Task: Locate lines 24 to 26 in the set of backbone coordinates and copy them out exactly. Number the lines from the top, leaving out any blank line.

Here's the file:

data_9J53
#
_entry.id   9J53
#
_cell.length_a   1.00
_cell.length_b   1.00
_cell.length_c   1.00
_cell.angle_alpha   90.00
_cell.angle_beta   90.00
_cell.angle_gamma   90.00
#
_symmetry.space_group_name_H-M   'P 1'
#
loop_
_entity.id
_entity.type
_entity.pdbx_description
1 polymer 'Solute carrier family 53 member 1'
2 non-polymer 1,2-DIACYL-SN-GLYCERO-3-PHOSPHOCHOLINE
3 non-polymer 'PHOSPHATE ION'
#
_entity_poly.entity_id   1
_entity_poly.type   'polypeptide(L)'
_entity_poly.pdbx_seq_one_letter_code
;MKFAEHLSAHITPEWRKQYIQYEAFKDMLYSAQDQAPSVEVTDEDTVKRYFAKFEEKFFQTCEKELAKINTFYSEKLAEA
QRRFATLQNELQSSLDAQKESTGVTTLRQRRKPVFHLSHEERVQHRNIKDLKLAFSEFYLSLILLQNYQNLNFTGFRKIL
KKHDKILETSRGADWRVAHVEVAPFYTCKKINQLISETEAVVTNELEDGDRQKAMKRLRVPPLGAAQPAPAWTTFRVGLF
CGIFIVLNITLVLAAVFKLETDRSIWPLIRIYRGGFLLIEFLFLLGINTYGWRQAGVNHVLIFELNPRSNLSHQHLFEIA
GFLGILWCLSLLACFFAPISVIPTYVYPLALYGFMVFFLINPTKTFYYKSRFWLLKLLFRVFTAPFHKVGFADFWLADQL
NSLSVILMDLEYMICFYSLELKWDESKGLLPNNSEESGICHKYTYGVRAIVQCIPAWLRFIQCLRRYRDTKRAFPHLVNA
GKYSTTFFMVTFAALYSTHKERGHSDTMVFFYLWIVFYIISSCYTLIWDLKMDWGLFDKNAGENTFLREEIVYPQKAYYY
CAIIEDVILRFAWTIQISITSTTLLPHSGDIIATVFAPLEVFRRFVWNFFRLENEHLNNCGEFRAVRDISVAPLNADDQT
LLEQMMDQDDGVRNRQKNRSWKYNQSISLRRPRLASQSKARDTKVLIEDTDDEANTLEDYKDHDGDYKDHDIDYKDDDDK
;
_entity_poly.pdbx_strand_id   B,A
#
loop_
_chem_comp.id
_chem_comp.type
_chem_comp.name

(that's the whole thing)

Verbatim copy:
_entity_poly.pdbx_seq_one_letter_code
;MKFAEHLSAHITPEWRKQYIQYEAFKDMLYSAQDQAPSVEVTDEDTVKRYFAKFEEKFFQTCEKELAKINTFYSEKLAEA
QRRFATLQNELQSSLDAQKESTGVTTLRQRRKPVFHLSHEERVQHRNIKDLKLAFSEFYLSLILLQNYQNLNFTGFRKIL